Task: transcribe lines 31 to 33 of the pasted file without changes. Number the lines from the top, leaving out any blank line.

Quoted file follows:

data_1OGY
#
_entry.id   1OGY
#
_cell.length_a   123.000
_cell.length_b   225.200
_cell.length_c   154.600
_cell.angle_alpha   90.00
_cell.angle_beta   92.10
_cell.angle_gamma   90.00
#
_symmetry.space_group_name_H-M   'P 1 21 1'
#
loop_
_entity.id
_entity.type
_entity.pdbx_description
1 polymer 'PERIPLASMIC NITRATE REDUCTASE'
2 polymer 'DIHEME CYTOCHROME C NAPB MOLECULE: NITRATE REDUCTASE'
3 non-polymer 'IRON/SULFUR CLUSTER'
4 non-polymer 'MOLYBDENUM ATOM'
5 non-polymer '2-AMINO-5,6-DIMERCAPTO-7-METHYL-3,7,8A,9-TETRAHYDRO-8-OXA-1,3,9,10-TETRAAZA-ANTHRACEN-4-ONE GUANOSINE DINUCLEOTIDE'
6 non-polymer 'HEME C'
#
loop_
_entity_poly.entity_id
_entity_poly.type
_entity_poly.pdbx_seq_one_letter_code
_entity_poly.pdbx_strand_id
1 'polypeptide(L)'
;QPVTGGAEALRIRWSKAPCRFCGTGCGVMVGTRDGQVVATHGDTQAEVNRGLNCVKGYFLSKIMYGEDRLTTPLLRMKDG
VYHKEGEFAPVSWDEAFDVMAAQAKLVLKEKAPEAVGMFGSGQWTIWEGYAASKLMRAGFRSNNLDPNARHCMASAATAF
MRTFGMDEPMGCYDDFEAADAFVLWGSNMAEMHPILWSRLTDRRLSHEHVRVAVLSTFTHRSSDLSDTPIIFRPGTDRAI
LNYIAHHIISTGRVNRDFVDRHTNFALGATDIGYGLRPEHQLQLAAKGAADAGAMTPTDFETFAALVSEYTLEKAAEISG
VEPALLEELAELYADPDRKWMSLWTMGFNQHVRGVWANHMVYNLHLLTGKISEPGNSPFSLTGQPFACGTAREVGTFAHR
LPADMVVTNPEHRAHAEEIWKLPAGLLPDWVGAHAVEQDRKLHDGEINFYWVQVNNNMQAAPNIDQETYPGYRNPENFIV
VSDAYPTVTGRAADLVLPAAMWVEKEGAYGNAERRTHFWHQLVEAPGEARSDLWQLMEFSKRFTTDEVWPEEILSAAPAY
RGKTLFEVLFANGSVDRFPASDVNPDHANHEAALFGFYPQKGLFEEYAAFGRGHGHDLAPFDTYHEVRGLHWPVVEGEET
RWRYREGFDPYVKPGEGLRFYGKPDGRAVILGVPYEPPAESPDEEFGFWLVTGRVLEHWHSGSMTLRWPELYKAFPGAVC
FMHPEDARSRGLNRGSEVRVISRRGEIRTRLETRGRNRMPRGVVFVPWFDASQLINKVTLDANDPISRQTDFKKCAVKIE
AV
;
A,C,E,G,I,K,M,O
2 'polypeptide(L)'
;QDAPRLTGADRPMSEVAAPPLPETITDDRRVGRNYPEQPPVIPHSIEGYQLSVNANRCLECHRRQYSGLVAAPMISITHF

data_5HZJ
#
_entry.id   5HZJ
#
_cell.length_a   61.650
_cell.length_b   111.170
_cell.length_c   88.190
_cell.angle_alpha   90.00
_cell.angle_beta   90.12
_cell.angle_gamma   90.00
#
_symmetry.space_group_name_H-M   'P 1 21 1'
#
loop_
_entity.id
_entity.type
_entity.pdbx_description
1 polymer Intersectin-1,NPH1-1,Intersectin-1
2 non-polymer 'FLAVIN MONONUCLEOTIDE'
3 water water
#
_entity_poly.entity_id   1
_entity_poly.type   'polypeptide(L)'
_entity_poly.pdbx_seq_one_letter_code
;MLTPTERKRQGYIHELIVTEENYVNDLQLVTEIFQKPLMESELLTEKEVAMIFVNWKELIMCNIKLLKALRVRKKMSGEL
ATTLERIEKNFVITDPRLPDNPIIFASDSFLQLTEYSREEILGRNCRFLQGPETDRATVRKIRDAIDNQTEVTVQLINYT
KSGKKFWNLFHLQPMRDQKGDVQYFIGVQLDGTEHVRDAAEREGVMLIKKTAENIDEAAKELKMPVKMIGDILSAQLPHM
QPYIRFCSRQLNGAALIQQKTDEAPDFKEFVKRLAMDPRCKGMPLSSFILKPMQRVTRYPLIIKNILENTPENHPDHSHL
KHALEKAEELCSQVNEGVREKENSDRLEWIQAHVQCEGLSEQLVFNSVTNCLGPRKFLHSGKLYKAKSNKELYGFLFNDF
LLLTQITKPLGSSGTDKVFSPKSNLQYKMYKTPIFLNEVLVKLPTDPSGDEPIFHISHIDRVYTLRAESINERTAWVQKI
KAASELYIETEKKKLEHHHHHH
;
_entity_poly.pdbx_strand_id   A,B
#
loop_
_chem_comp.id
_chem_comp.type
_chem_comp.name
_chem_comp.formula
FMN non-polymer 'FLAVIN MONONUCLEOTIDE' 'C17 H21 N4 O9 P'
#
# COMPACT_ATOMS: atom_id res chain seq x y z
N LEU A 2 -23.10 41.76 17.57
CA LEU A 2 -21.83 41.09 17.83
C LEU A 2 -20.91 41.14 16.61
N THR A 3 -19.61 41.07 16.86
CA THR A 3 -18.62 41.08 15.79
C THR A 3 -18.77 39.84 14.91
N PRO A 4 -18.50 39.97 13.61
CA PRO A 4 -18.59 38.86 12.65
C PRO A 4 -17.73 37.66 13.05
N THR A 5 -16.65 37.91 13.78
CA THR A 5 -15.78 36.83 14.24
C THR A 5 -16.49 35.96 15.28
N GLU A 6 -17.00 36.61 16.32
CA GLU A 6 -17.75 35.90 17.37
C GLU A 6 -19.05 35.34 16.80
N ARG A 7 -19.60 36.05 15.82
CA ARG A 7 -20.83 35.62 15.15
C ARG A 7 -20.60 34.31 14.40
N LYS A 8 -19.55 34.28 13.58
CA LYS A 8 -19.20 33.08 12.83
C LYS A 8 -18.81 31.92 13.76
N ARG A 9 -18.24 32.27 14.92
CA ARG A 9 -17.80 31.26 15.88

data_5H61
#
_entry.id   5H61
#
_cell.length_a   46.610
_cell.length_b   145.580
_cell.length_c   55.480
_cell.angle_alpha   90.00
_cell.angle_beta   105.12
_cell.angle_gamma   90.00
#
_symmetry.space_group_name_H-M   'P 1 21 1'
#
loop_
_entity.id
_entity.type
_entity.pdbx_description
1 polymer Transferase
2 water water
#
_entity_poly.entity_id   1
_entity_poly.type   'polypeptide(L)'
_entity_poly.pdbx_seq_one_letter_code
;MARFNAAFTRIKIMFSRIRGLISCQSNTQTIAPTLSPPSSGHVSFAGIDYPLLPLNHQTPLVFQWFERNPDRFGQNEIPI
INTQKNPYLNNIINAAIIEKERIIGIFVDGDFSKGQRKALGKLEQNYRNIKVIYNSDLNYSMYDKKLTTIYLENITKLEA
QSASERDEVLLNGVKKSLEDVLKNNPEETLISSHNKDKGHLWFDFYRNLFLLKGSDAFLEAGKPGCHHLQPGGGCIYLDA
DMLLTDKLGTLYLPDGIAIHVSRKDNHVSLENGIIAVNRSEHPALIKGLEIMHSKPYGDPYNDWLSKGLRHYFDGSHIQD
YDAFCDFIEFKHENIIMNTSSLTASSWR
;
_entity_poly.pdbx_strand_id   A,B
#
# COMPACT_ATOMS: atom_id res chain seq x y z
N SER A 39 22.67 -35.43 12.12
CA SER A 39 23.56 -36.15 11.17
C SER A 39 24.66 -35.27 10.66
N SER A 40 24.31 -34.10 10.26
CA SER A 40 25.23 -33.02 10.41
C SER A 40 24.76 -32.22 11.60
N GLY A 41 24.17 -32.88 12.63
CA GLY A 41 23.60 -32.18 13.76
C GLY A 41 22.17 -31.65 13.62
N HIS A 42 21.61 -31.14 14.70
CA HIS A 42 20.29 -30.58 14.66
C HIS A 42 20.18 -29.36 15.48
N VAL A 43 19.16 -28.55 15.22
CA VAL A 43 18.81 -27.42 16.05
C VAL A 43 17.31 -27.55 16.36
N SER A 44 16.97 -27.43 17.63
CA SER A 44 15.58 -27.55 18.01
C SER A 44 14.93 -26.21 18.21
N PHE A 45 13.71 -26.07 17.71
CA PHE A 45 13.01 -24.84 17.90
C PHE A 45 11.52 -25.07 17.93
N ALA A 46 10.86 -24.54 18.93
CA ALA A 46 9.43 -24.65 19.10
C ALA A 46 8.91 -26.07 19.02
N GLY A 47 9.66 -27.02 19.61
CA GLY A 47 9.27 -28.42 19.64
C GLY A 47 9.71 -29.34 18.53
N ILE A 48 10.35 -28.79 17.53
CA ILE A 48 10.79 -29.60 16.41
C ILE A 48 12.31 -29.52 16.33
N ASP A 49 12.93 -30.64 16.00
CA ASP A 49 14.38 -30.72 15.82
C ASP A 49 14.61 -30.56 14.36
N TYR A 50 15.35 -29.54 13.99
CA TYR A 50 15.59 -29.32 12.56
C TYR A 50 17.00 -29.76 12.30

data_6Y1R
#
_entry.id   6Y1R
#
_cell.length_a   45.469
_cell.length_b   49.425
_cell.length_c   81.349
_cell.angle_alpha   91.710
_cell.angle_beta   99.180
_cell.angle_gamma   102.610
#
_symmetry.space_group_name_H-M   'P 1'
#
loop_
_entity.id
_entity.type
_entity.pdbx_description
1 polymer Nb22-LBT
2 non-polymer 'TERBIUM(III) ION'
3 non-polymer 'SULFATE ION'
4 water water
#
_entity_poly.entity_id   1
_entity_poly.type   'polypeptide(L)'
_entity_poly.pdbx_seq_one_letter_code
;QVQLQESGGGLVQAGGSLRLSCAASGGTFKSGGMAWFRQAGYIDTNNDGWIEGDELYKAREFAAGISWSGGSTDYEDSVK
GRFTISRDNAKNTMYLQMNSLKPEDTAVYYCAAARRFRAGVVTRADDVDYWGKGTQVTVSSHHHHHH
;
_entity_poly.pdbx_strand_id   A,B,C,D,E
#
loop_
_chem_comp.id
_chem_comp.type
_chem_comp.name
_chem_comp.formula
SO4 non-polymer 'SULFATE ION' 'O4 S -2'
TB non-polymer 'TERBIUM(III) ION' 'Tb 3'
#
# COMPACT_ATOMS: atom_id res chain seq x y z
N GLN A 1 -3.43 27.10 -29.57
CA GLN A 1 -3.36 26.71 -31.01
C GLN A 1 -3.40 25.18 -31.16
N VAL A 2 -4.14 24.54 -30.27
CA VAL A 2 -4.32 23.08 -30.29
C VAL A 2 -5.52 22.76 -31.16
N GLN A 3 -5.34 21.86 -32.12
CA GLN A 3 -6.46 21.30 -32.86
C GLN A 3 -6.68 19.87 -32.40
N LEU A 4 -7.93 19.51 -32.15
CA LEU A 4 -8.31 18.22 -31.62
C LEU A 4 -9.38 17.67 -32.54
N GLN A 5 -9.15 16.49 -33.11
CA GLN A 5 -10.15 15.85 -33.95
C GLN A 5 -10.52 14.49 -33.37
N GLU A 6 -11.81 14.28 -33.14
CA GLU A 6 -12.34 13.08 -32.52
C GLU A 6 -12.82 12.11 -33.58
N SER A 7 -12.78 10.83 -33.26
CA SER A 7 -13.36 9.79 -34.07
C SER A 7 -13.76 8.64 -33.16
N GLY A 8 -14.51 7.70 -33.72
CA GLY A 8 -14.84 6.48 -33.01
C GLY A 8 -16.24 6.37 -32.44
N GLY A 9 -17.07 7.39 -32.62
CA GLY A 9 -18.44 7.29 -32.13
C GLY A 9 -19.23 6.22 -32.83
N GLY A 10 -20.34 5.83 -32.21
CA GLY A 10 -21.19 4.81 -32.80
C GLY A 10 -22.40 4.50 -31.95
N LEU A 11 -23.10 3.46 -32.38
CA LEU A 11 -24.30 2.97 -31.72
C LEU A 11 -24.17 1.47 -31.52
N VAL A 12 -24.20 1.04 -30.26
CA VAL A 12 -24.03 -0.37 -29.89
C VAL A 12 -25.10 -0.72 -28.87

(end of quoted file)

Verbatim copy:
;QPVTGGAEALRIRWSKAPCRFCGTGCGVMVGTRDGQVVATHGDTQAEVNRGLNCVKGYFLSKIMYGEDRLTTPLLRMKDG
VYHKEGEFAPVSWDEAFDVMAAQAKLVLKEKAPEAVGMFGSGQWTIWEGYAASKLMRAGFRSNNLDPNARHCMASAATAF
MRTFGMDEPMGCYDDFEAADAFVLWGSNMAEMHPILWSRLTDRRLSHEHVRVAVLSTFTHRSSDLSDTPIIFRPGTDRAI